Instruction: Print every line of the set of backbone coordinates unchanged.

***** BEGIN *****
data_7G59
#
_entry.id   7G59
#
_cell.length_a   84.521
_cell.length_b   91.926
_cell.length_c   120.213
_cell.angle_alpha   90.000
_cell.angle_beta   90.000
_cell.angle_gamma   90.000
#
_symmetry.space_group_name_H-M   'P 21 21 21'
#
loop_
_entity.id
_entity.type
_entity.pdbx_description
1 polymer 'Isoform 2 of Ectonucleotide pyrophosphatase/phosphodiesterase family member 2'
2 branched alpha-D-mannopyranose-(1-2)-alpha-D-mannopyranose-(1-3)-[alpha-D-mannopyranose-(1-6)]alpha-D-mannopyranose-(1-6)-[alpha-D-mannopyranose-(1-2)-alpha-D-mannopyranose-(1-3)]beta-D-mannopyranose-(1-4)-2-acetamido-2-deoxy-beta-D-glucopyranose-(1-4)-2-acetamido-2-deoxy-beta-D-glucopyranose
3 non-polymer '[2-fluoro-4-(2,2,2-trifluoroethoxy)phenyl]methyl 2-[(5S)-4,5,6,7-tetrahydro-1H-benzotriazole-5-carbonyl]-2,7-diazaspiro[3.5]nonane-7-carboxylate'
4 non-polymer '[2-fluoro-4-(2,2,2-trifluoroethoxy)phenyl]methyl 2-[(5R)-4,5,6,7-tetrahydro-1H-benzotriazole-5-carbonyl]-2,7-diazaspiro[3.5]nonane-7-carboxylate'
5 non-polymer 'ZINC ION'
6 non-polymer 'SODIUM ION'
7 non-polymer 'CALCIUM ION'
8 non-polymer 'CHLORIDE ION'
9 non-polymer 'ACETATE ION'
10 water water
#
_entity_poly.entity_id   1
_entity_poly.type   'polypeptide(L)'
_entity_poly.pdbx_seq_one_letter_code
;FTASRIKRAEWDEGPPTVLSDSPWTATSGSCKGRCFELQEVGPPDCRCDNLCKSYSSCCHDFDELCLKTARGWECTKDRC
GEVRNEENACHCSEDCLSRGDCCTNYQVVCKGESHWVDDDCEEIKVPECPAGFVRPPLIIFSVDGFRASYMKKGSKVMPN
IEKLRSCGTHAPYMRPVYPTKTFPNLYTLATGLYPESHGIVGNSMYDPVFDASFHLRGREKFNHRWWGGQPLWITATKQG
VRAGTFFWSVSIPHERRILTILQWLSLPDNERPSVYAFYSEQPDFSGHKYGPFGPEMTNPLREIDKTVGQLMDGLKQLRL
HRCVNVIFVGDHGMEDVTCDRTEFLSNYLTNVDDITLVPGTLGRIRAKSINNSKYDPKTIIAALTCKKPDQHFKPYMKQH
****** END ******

data_7G59
#
_entry.id   7G59
#
_cell.length_a   84.521
_cell.length_b   91.926
_cell.length_c   120.213
_cell.angle_alpha   90.000
_cell.angle_beta   90.000
_cell.angle_gamma   90.000
#
_symmetry.space_group_name_H-M   'P 21 21 21'
#
loop_
_entity.id
_entity.type
_entity.pdbx_description
1 polymer 'Isoform 2 of Ectonucleotide pyrophosphatase/phosphodiesterase family member 2'
2 branched alpha-D-mannopyranose-(1-2)-alpha-D-mannopyranose-(1-3)-[alpha-D-mannopyranose-(1-6)]alpha-D-mannopyranose-(1-6)-[alpha-D-mannopyranose-(1-2)-alpha-D-mannopyranose-(1-3)]beta-D-mannopyranose-(1-4)-2-acetamido-2-deoxy-beta-D-glucopyranose-(1-4)-2-acetamido-2-deoxy-beta-D-glucopyranose
3 non-polymer '[2-fluoro-4-(2,2,2-trifluoroethoxy)phenyl]methyl 2-[(5S)-4,5,6,7-tetrahydro-1H-benzotriazole-5-carbonyl]-2,7-diazaspiro[3.5]nonane-7-carboxylate'
4 non-polymer '[2-fluoro-4-(2,2,2-trifluoroethoxy)phenyl]methyl 2-[(5R)-4,5,6,7-tetrahydro-1H-benzotriazole-5-carbonyl]-2,7-diazaspiro[3.5]nonane-7-carboxylate'
5 non-polymer 'ZINC ION'
6 non-polymer 'SODIUM ION'
7 non-polymer 'CALCIUM ION'
8 non-polymer 'CHLORIDE ION'
9 non-polymer 'ACETATE ION'
10 water water
#
_entity_poly.entity_id   1
_entity_poly.type   'polypeptide(L)'
_entity_poly.pdbx_seq_one_letter_code
;FTASRIKRAEWDEGPPTVLSDSPWTATSGSCKGRCFELQEVGPPDCRCDNLCKSYSSCCHDFDELCLKTARGWECTKDRC
GEVRNEENACHCSEDCLSRGDCCTNYQVVCKGESHWVDDDCEEIKVPECPAGFVRPPLIIFSVDGFRASYMKKGSKVMPN
IEKLRSCGTHAPYMRPVYPTKTFPNLYTLATGLYPESHGIVGNSMYDPVFDASFHLRGREKFNHRWWGGQPLWITATKQG
VRAGTFFWSVSIPHERRILTILQWLSLPDNERPSVYAFYSEQPDFSGHKYGPFGPEMTNPLREIDKTVGQLMDGLKQLRL
HRCVNVIFVGDHGMEDVTCDRTEFLSNYLTNVDDITLVPGTLGRIRAKSINNSKYDPKTIIAALTCKKPDQHFKPYMKQH